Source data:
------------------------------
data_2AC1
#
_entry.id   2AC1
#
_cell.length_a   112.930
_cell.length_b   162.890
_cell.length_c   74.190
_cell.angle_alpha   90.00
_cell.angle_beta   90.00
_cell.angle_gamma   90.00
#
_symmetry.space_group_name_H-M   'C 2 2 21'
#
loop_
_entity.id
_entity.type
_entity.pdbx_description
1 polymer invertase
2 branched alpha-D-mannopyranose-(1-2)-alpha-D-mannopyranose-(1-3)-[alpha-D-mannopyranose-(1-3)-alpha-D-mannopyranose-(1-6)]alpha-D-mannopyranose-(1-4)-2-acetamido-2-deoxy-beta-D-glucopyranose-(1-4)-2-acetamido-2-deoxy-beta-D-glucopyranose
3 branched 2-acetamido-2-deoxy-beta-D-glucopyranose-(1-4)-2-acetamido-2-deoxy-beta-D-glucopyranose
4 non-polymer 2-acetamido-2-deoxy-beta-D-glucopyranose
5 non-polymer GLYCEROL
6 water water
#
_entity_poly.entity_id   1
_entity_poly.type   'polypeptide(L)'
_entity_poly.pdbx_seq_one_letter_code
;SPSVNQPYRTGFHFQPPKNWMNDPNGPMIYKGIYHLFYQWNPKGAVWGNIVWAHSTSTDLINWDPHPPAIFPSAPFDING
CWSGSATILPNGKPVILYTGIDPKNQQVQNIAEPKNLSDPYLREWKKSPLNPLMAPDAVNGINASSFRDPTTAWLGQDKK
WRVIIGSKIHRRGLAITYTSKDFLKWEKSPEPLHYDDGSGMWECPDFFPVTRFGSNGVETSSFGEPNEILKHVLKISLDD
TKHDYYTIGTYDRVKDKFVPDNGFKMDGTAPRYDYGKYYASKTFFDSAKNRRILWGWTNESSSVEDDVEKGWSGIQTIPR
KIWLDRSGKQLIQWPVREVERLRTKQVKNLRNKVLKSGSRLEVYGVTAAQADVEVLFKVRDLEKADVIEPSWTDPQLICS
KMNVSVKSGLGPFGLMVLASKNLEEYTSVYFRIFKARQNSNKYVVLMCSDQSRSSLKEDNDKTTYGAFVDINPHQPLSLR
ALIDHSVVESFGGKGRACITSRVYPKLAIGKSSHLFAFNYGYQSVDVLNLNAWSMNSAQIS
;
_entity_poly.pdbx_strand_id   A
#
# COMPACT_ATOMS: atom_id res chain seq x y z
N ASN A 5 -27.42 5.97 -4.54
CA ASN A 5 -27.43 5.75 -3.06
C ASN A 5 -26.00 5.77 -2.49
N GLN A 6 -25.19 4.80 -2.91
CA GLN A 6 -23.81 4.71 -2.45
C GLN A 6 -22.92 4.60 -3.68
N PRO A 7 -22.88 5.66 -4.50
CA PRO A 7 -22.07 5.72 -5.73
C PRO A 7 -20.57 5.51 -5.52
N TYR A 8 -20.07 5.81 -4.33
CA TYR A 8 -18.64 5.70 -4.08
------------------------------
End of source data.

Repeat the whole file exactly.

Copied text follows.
data_2AC1
#
_entry.id   2AC1
#
_cell.length_a   112.930
_cell.length_b   162.890
_cell.length_c   74.190
_cell.angle_alpha   90.00
_cell.angle_beta   90.00
_cell.angle_gamma   90.00
#
_symmetry.space_group_name_H-M   'C 2 2 21'
#
loop_
_entity.id
_entity.type
_entity.pdbx_description
1 polymer invertase
2 branched alpha-D-mannopyranose-(1-2)-alpha-D-mannopyranose-(1-3)-[alpha-D-mannopyranose-(1-3)-alpha-D-mannopyranose-(1-6)]alpha-D-mannopyranose-(1-4)-2-acetamido-2-deoxy-beta-D-glucopyranose-(1-4)-2-acetamido-2-deoxy-beta-D-glucopyranose
3 branched 2-acetamido-2-deoxy-beta-D-glucopyranose-(1-4)-2-acetamido-2-deoxy-beta-D-glucopyranose
4 non-polymer 2-acetamido-2-deoxy-beta-D-glucopyranose
5 non-polymer GLYCEROL
6 water water
#
_entity_poly.entity_id   1
_entity_poly.type   'polypeptide(L)'
_entity_poly.pdbx_seq_one_letter_code
;SPSVNQPYRTGFHFQPPKNWMNDPNGPMIYKGIYHLFYQWNPKGAVWGNIVWAHSTSTDLINWDPHPPAIFPSAPFDING
CWSGSATILPNGKPVILYTGIDPKNQQVQNIAEPKNLSDPYLREWKKSPLNPLMAPDAVNGINASSFRDPTTAWLGQDKK
WRVIIGSKIHRRGLAITYTSKDFLKWEKSPEPLHYDDGSGMWECPDFFPVTRFGSNGVETSSFGEPNEILKHVLKISLDD
TKHDYYTIGTYDRVKDKFVPDNGFKMDGTAPRYDYGKYYASKTFFDSAKNRRILWGWTNESSSVEDDVEKGWSGIQTIPR
KIWLDRSGKQLIQWPVREVERLRTKQVKNLRNKVLKSGSRLEVYGVTAAQADVEVLFKVRDLEKADVIEPSWTDPQLICS
KMNVSVKSGLGPFGLMVLASKNLEEYTSVYFRIFKARQNSNKYVVLMCSDQSRSSLKEDNDKTTYGAFVDINPHQPLSLR
ALIDHSVVESFGGKGRACITSRVYPKLAIGKSSHLFAFNYGYQSVDVLNLNAWSMNSAQIS
;
_entity_poly.pdbx_strand_id   A
#
# COMPACT_ATOMS: atom_id res chain seq x y z
N ASN A 5 -27.42 5.97 -4.54
CA ASN A 5 -27.43 5.75 -3.06
C ASN A 5 -26.00 5.77 -2.49
N GLN A 6 -25.19 4.80 -2.91
CA GLN A 6 -23.81 4.71 -2.45
C GLN A 6 -22.92 4.60 -3.68
N PRO A 7 -22.88 5.66 -4.50
CA PRO A 7 -22.07 5.72 -5.73
C PRO A 7 -20.57 5.51 -5.52
N TYR A 8 -20.07 5.81 -4.33
CA TYR A 8 -18.64 5.70 -4.08